The one talent, the humblest service, if wholly consecrated, and exercised to promote the glory of God, will be as acceptable as the improvement of the weightiest talent. The varied trusts are proportioned to our varied capabilities. To every man is given according to his ability. None should slight his work, considering it so small that he need not be particular to do it well. If he does this he trifles with his moral responsibilities and despises the day of small things. Heaven apportions to all their work, and it should be their ambition to do this work well, according to their capabilities. God requires that all, the weakest as well as the strongest, fulfill their appointed work. The interest expected will be in proportion to the amount entrusted.
Each should diligently and interestedly attend to his own work, leaving others to their own Master, to stand or fall. There are too many busybodies in -----, too many who are
interested in watching their brethren, and for this reason are constantly weak. They will bear testimony in meeting, and because they have not Jesus in their hearts to confess, they will try to impress upon their brethren their duty. These poor souls do not know their own duty, and yet they take the responsibility of enlightening others in regard to their duty. If such would attend to their own work, and obtain the grace of God in their hearts, there would be a power in the church which is now lacking.
Brother J, you can do good. You possess good judgment, and God is leading you out of darkness into the light. Use your talents to the glory of God. Put them out to the exchangers, that when the Master comes He may receive His own with usury. Break your tendrils from the valueless things of earth, and elevate them to entwine about God. The salvation of souls is of greater consequence than the whole world. One soul saved, to live throughout the ages of eternity, to praise God and the Lamb, is of more value than millions in money. Wealth sinks into insignificance when compared with the worth of souls for whom Christ died. You are a cautious man and will not move rashly. Sacrifice for the truth, and become rich toward God. May the Lord help you to move as fast as you should and place the right estimate upon eternal things.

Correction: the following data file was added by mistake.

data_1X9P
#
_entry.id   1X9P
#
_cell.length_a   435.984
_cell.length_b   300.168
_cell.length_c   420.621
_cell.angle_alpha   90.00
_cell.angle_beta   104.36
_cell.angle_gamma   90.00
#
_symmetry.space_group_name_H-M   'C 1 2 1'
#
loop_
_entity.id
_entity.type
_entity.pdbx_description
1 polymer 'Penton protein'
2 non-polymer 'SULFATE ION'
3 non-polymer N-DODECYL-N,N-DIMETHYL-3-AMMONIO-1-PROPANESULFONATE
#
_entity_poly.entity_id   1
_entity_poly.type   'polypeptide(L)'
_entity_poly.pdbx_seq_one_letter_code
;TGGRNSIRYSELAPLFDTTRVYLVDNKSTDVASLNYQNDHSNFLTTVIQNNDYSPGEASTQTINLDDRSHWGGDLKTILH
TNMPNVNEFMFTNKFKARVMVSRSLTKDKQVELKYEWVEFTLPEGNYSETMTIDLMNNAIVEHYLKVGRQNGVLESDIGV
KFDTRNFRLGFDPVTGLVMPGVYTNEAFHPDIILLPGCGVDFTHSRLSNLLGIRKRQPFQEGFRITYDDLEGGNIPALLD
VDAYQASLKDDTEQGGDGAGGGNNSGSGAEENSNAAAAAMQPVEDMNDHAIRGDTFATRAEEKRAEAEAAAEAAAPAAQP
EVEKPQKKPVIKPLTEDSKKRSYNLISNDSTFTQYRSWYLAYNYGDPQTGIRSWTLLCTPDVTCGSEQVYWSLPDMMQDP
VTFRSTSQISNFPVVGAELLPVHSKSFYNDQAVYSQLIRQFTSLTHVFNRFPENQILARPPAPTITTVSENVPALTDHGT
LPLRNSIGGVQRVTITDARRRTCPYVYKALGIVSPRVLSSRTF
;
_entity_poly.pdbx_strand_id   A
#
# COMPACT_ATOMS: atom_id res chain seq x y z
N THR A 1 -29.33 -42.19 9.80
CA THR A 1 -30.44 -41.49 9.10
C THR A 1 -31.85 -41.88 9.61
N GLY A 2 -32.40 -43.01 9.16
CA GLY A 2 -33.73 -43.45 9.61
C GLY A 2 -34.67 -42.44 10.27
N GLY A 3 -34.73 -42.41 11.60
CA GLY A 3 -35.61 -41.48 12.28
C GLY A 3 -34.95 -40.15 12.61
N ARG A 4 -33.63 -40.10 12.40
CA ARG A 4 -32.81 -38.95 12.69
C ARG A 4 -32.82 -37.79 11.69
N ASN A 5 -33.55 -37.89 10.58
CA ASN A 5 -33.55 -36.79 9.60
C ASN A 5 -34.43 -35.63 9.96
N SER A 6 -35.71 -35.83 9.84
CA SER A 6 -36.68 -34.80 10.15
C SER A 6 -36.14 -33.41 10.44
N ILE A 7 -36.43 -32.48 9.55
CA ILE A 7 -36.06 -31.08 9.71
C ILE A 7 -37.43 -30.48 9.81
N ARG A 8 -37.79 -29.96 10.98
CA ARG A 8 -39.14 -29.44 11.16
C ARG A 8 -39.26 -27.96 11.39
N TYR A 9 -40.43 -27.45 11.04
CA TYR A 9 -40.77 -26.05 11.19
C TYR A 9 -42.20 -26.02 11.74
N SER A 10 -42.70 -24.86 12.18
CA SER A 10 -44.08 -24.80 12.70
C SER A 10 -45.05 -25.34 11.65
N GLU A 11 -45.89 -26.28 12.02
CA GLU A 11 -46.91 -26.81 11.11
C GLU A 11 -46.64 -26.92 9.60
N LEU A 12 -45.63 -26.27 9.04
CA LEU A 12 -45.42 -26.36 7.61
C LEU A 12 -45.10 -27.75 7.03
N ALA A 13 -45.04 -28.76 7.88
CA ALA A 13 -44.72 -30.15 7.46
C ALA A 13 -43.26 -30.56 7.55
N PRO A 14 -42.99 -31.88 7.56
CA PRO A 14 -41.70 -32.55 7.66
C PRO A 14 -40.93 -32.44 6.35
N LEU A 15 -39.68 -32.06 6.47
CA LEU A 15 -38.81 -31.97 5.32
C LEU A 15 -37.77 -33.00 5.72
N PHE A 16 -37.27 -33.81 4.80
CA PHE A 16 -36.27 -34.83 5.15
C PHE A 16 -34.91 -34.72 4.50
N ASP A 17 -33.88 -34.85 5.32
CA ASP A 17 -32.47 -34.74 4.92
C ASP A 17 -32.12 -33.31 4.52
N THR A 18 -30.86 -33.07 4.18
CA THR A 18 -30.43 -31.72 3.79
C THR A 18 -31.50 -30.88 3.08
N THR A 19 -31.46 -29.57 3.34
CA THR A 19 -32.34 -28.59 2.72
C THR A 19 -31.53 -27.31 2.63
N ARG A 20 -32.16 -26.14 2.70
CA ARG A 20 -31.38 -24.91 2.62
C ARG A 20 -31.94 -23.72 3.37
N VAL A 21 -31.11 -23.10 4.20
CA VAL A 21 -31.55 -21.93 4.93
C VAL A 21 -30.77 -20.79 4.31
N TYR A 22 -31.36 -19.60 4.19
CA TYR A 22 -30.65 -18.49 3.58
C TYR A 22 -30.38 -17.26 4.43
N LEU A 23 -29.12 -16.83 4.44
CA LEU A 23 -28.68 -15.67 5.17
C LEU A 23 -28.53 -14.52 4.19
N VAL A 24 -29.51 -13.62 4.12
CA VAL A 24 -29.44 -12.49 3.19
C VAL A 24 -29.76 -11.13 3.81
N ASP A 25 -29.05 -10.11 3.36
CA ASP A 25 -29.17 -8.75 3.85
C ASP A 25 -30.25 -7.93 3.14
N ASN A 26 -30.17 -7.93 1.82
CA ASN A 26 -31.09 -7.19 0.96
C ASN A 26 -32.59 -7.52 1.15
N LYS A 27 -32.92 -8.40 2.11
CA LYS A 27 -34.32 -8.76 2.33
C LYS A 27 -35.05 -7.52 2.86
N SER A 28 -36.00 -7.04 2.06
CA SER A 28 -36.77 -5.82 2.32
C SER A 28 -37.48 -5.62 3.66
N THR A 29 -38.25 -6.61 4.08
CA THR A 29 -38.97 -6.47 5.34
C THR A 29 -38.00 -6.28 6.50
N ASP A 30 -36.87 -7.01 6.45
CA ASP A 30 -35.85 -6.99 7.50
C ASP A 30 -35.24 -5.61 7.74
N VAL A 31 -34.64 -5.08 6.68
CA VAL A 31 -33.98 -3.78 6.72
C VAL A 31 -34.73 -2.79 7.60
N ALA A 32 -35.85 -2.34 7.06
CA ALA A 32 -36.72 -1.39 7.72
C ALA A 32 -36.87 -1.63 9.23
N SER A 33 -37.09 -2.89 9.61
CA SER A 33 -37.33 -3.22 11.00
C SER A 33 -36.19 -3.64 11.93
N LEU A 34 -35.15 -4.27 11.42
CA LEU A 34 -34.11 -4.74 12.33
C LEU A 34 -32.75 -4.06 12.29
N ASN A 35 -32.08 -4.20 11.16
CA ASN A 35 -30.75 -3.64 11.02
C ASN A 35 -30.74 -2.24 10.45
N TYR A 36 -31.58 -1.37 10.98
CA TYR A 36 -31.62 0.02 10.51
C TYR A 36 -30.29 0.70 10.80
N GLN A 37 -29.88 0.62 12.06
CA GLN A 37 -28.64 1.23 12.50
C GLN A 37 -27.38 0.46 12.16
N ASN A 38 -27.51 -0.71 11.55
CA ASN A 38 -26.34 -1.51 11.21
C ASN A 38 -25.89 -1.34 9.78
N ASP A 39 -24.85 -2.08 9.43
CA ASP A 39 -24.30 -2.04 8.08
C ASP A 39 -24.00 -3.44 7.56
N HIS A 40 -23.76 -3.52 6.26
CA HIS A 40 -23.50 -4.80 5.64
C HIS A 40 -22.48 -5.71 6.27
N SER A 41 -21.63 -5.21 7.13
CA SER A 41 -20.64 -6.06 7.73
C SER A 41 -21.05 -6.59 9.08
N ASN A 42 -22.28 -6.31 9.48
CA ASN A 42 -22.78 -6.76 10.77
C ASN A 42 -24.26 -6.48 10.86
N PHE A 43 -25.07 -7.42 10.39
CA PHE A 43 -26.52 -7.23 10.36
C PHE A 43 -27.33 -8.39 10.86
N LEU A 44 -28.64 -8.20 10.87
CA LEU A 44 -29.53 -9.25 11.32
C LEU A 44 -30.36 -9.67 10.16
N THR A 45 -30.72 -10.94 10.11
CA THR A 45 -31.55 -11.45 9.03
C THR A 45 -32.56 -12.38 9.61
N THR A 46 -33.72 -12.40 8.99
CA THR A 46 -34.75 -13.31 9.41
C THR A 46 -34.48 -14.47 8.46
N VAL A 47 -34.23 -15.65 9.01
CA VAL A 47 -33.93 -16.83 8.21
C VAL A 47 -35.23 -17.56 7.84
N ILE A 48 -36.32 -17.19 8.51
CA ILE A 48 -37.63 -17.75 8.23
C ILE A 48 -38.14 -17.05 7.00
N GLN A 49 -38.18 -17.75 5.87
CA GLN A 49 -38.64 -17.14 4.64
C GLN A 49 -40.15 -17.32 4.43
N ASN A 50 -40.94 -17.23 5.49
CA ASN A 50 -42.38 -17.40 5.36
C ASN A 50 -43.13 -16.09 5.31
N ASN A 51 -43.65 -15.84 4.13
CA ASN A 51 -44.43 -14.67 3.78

Your children need a deeper work of grace in their hearts. They need to encourage sobriety and solidity of character. If consecrated to God, they can do good and exert an influence which will be saving upon their companions.
Let not the poor feel that there is nothing that they can do, because they have not the wealth of their brethren. They can sacrifice in many ways. They can deny self. They can live devoted lives, and in their words and acts they can honor their Redeemer. The sisters especially can exert a strong
influence if they will cease their gossiping and devote their time to watchfulness and prayer. They can honor God. They can let their light so shine that others, by seeing their good works, will be led to glorify our Father which is in heaven.
As an illustration of the failure on your part to come up to the work of God, as was your privilege, I was referred to these words: "Curse ye Meroz, said the angel of the Lord, curse ye bitterly the inhabitants thereof; because they came not to the help of the Lord, to the help of the Lord against the mighty." Judges 5:23. What had Meroz done? Nothing. And this was their sin. They came not up to the help of the Lord against the mighty.